As I continue my effort to read 365 short stories in ’18, I find that I’m really enjoying it and that it isn’t as difficult as I was afraid it was going to be. I’ve already gotten in the habit of grabbing the odd twenty minutes in between one obligation and another.
This week I read:
“A .45 to Pay the Rent” by Charles Bukowski. I haven’t read a lot of Bukowski, but I’m starting to think that he is noir for people who don’t read noir.
“Spurs” by Tod Robbins. The story that inspired the Tod Browning film Freaks, and as messed up as that implies. From The Best Noir of the Century, edited by James Ellroy and Otto Penzler.
“In the Forest of Villefère” by Robert E. Howard. A three-page trifle, only notable for introducing the character of de Montour and Howard’s concept of lycanthropy. Both would reappear to much better effect in his story “Wolfshead.” From The Horror Stories of Robert E. Howard.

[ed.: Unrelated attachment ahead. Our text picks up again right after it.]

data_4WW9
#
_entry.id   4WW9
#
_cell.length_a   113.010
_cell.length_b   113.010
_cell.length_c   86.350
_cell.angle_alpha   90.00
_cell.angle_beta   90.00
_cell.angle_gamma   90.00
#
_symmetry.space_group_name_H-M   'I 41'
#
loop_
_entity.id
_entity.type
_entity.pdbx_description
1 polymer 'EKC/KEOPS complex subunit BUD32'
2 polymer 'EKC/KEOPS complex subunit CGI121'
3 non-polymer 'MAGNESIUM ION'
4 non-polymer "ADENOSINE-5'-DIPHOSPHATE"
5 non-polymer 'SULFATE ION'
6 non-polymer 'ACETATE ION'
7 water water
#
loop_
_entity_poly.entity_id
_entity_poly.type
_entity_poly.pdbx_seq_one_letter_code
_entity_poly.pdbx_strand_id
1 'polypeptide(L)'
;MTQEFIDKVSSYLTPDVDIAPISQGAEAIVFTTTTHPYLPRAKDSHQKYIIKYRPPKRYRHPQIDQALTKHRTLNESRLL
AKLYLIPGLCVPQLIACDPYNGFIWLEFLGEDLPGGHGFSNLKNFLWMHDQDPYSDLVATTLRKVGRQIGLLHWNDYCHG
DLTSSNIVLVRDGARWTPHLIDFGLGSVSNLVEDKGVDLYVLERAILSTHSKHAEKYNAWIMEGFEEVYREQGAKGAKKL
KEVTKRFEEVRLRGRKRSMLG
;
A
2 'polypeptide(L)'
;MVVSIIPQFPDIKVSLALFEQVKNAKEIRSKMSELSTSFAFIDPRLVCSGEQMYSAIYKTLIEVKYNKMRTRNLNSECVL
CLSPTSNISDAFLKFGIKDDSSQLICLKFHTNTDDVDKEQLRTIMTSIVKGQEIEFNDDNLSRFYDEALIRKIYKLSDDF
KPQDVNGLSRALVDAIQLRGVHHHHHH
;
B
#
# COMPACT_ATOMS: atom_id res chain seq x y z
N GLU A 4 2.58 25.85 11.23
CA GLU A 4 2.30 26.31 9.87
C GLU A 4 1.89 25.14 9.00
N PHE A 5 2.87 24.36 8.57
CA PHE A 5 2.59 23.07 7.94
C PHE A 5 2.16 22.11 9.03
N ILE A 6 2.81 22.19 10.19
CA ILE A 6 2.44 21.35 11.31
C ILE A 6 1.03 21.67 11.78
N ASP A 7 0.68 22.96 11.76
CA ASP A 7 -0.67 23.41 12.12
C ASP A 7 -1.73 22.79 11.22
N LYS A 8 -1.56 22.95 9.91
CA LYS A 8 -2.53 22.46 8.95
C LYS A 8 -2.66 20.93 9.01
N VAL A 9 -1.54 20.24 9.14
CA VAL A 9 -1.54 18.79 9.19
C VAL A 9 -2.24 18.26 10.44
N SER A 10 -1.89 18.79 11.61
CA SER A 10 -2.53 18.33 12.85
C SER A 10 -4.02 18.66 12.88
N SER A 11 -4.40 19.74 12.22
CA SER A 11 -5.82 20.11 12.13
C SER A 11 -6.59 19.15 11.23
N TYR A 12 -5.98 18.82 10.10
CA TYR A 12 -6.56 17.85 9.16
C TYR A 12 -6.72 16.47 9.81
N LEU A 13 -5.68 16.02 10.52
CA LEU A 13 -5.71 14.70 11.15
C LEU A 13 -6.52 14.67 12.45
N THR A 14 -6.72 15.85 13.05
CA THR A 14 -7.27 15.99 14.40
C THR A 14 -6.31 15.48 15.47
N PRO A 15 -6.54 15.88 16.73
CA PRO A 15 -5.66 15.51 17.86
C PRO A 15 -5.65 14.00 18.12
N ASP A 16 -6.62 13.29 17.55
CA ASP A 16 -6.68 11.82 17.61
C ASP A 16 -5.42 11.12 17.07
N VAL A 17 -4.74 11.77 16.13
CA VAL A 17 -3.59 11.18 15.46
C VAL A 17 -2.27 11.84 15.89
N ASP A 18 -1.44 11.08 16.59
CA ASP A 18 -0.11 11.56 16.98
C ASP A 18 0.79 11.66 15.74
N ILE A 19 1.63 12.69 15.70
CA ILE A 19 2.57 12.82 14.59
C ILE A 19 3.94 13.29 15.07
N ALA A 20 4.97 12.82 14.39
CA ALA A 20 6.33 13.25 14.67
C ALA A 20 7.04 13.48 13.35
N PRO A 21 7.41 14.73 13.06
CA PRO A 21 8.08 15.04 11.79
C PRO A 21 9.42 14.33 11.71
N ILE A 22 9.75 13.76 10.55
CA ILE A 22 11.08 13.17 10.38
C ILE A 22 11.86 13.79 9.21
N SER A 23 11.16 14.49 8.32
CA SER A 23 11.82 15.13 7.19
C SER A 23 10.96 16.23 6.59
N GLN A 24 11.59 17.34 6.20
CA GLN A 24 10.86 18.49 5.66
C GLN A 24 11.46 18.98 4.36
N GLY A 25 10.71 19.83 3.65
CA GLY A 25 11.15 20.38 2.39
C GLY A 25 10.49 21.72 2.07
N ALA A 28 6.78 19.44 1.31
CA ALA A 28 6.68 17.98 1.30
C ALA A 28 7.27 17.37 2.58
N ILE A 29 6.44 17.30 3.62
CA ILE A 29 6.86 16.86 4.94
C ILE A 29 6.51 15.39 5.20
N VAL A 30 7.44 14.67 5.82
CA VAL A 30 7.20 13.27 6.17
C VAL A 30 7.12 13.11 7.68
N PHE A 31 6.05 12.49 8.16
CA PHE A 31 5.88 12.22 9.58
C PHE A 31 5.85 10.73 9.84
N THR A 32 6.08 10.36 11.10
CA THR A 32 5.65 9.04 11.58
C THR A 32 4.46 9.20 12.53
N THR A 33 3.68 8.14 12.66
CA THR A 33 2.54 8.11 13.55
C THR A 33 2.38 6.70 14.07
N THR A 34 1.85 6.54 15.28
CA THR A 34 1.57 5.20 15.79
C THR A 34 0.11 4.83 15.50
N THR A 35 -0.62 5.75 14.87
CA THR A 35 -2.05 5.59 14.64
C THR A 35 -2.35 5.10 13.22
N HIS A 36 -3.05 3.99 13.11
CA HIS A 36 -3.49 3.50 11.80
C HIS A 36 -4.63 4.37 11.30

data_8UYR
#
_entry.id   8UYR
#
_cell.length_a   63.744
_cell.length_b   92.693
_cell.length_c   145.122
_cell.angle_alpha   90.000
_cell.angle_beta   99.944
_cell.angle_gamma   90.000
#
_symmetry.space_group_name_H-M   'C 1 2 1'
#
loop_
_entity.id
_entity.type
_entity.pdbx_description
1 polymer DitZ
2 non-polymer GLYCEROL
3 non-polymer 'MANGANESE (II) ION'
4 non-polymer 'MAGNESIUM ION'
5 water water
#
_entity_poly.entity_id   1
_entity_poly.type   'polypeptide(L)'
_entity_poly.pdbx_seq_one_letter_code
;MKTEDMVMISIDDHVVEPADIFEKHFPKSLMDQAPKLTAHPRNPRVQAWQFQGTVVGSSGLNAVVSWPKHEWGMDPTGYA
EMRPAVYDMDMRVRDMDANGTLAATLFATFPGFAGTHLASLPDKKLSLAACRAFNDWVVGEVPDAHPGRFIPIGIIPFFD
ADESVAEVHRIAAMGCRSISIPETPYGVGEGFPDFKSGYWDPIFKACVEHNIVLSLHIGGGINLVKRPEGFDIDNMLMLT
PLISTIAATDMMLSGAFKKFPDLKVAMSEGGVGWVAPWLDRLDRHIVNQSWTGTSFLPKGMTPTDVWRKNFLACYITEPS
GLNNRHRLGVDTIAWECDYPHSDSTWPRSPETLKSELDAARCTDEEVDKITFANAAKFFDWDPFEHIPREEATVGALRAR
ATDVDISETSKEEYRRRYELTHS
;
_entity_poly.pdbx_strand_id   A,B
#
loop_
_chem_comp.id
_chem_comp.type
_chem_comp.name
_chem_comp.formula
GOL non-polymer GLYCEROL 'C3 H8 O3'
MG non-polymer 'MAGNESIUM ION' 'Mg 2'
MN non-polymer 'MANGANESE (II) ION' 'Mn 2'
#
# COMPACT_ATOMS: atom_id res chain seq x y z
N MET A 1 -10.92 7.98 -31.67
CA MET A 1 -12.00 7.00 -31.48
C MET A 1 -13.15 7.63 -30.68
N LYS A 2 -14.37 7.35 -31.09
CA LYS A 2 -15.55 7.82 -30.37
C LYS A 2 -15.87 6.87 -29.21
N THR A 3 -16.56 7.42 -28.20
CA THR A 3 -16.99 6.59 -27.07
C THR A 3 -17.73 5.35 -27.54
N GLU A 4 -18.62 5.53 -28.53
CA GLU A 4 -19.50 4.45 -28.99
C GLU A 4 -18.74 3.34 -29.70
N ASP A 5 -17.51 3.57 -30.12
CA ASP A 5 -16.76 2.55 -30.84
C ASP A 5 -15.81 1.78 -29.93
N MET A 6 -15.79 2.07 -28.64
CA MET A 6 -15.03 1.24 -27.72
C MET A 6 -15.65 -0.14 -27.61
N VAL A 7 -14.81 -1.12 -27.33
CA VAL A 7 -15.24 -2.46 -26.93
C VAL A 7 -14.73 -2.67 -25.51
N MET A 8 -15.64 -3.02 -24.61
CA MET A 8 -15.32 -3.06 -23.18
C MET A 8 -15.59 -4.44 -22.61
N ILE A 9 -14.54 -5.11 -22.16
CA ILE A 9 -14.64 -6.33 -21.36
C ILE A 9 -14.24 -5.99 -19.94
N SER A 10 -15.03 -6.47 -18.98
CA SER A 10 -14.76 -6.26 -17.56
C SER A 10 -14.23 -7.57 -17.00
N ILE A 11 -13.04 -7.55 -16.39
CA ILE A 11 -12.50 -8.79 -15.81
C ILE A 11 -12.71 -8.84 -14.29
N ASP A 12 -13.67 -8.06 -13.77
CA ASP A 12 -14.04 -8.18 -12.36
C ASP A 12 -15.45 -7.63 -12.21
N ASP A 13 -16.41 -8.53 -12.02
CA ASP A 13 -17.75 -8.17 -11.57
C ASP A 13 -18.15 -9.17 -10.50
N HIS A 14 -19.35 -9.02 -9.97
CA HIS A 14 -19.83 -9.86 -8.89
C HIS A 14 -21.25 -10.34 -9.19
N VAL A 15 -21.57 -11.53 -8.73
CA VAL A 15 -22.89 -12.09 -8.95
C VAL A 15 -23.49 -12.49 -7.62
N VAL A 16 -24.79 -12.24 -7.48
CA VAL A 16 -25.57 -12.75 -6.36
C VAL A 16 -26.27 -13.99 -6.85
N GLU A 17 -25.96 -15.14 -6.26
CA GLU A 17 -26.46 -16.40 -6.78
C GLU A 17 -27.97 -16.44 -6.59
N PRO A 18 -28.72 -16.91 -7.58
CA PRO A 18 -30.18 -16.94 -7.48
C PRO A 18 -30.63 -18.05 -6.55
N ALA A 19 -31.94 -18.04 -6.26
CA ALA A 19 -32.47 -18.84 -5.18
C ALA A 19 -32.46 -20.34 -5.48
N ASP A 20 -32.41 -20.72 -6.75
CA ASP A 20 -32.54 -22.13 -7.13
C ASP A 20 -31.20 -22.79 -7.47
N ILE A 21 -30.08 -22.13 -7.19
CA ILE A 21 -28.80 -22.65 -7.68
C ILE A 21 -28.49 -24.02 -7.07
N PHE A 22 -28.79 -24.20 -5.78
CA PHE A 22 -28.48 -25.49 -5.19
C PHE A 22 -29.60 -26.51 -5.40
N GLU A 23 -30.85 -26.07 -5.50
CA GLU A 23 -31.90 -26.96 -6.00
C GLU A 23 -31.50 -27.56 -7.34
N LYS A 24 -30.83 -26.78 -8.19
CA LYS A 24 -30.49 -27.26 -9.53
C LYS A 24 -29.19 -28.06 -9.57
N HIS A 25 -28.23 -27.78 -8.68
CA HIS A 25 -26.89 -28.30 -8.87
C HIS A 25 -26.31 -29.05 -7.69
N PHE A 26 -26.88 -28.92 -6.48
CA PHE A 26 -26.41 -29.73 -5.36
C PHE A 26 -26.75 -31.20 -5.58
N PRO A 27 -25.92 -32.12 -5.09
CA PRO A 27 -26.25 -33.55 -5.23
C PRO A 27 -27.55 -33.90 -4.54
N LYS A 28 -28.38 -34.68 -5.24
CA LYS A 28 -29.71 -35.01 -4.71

“The Guilty Party” by Richard S. Prather. My first experience reading Shell Scott. It’s as if Bruce Campbell narrated a private detective story. This is from The Shell Scott Sampler, with its infamously bad cover.
“Sea Curse” by Robert E. Howard. Exactly what it sounds like. First published appearance of Faring Town, which would appear in other Howard Tales. A pedestrian story elevated by Howard’s style. From The Horror Stories of Robert E. Howard.
“A Case of Identity” by Arthur Conan Doyle. A lesser Sherlock Holmes mystery. From The Adventures of Sherlock Holmes.
“The Shining Pyramid” by Arthur Machen. Who is leaving strange symbols in the English countryside? A classic tale of the supernatural.